National Lead Poisoning Prevention Week: What to know to keep your child safe
KENNEWICK, Wash. — It’s something you can’t see, taste or smell, but unfortunately, it can be detrimental to a child’s development.
According to the CDC, children living in 4 million U.S. households are being exposed to high levels of lead.
“The most significant risks from lead are the effects on the central nervous system,” said Dr. Amy Person with the Benton Franklin Health District. “It can affect brain development if you’re very young.”
Though it is possible to get lead poisoning from old water pipes, most commonly, lead exposure comes from interaction with lead-based paint, which is commonly found in homes built before 1978.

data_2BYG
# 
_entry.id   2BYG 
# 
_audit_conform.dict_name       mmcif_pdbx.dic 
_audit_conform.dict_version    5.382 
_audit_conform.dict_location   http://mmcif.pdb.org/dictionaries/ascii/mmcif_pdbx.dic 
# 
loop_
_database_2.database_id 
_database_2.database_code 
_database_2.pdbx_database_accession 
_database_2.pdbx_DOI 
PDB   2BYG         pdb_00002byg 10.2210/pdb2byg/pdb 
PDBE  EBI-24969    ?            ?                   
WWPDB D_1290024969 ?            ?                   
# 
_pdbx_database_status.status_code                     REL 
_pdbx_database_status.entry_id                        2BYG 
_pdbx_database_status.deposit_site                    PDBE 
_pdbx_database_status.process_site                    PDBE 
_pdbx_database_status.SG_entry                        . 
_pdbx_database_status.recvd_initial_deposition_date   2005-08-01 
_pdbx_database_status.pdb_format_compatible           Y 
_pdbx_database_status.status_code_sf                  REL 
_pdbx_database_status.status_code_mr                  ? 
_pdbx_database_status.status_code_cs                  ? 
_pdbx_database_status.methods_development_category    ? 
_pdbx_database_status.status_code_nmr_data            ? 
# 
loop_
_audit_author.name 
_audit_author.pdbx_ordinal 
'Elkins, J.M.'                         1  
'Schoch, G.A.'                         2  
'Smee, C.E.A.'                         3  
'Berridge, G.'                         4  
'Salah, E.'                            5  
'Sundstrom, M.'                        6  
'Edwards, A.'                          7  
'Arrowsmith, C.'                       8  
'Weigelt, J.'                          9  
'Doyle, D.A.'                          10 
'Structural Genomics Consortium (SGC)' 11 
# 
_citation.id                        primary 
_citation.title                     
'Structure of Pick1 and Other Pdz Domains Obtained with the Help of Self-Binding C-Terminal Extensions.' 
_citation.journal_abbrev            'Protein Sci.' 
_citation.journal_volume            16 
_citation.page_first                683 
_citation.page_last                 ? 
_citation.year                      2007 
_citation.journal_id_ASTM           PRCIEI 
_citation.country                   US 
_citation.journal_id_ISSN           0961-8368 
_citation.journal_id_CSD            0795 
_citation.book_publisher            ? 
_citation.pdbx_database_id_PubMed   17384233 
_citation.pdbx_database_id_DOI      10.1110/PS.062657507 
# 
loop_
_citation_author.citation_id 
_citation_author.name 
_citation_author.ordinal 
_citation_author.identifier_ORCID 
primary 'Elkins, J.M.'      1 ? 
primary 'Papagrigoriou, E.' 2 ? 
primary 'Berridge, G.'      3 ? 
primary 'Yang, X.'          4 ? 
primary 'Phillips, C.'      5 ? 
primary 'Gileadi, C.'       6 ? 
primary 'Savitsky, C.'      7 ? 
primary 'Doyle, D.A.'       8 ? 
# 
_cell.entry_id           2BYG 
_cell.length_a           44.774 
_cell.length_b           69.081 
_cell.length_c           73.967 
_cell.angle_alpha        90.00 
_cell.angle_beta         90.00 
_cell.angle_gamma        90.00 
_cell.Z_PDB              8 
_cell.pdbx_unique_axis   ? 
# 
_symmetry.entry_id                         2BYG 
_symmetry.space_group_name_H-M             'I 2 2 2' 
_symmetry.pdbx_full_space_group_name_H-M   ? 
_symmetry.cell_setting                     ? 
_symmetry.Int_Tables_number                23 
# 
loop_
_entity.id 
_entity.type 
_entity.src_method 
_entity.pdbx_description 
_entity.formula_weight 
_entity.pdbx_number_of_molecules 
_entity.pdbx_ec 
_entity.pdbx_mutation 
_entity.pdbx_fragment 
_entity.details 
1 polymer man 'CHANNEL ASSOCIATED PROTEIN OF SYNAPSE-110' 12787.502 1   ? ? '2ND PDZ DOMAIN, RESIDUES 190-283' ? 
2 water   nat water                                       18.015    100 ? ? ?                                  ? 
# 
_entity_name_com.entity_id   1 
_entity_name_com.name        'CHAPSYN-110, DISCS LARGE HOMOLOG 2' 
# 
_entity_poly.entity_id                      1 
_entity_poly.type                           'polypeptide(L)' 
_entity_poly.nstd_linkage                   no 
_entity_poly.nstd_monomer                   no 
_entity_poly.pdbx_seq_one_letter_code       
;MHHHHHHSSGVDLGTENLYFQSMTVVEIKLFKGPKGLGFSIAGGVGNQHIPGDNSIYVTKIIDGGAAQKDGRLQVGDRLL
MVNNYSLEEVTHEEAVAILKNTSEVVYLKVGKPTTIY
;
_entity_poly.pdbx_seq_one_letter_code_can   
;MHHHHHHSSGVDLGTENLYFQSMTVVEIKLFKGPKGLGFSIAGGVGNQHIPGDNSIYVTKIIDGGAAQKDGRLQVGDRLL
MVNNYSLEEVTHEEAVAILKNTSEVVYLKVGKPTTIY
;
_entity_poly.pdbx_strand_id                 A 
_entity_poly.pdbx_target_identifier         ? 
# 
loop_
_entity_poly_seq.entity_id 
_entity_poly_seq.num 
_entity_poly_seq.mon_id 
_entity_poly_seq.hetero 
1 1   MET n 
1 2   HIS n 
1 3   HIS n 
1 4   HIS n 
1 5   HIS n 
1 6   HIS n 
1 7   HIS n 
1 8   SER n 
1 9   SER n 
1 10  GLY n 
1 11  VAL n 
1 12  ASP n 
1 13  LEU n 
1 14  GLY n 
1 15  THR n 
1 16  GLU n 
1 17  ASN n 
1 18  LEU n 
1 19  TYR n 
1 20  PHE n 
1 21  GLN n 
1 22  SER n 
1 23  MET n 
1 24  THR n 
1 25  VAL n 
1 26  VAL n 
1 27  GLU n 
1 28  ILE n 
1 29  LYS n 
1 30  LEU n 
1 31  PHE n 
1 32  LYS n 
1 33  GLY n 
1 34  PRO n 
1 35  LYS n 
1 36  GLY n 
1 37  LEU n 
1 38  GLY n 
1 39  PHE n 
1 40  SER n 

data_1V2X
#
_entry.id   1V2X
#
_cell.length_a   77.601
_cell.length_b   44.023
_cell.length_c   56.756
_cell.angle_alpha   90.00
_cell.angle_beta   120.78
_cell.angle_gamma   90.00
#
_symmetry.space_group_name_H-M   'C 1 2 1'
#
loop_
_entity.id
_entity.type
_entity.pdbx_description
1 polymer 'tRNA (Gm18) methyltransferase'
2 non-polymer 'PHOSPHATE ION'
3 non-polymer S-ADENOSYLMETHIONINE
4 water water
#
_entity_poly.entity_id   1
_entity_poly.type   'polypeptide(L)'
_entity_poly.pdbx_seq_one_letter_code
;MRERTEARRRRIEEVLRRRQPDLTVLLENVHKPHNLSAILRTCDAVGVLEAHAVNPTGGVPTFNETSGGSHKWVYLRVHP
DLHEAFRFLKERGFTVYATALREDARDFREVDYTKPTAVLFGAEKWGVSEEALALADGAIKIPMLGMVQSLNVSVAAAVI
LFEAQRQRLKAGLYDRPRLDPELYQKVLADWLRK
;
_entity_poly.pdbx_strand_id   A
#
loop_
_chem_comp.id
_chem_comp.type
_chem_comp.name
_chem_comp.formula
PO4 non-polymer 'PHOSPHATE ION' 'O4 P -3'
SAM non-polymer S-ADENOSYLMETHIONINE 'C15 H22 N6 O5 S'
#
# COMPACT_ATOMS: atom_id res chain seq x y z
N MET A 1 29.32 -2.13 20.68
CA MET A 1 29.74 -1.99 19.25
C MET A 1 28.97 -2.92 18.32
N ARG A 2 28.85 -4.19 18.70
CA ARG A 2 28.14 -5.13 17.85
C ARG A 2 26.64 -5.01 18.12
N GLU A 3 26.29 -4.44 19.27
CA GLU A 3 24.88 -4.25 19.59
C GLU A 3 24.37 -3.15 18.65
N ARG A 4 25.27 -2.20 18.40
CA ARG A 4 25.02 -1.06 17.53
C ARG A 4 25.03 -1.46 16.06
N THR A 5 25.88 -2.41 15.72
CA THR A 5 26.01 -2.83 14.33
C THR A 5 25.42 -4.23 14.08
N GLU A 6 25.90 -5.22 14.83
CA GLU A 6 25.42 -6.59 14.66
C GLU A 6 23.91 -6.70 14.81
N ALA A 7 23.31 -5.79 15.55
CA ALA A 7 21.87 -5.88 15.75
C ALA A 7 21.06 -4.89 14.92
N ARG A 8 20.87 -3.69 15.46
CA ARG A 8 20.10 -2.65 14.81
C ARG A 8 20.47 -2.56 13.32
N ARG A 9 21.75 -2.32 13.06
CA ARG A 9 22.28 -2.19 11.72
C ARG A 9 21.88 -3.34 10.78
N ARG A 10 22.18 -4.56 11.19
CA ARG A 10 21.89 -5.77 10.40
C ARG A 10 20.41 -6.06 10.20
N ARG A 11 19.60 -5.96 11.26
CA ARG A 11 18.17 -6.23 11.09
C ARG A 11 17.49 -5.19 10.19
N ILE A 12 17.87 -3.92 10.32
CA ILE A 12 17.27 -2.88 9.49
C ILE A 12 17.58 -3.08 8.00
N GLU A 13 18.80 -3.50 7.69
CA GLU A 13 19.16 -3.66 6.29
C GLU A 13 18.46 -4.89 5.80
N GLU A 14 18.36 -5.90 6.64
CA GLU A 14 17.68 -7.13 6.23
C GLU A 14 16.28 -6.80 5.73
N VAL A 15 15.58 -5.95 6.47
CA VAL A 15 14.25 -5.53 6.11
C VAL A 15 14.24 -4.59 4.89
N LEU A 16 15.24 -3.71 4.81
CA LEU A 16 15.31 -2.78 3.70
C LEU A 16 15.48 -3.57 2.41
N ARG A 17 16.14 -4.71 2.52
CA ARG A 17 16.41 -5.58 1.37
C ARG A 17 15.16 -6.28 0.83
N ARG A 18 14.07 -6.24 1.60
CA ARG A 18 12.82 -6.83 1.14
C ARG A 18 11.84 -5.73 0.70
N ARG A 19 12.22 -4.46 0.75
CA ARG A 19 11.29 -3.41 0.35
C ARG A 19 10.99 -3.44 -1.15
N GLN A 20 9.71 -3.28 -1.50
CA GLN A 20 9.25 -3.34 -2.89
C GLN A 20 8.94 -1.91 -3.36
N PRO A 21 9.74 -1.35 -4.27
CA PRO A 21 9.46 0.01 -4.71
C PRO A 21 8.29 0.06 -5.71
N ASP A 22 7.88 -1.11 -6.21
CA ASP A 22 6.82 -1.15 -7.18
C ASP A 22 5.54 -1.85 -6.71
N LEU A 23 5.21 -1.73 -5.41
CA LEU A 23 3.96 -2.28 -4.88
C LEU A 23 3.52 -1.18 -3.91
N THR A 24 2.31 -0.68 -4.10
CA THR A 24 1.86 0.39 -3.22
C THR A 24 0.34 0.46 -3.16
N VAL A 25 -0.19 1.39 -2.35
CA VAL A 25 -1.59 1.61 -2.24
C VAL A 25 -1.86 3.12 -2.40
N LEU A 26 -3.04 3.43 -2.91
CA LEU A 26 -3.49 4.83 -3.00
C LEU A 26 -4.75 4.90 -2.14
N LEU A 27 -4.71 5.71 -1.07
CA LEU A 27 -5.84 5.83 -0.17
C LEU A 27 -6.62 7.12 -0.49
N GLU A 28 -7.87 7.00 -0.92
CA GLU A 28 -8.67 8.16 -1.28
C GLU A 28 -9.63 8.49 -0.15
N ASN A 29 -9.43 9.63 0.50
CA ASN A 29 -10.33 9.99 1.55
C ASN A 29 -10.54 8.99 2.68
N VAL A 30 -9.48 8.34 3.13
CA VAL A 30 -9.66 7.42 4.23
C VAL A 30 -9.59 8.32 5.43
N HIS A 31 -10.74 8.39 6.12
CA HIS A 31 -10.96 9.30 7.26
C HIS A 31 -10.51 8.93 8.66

Other sources of lead exposure can include contaminated dirt and dust.
Unfortunately, lead poisoning can build up over months or years. The signs of lead poisoning often don’t appear until dangerous levels have accumulated.
Not only are kids the most sensitive to the negative effects of lead exposure, they are also the most susceptible.
“Kids like to put a lot of stuff in their mouths that’s not food and so that puts them at risk,” said Dr. Person. “They also tend to do a lot of mouth-to-hand kind of behavior.”
Dr. Person said in some cases high levels of lead can be “flushed out” with medication. However, prevention is key. Doctors recommend getting children tested as toddlers, especially if they live in an older home.
For more information on lead exposure, click here.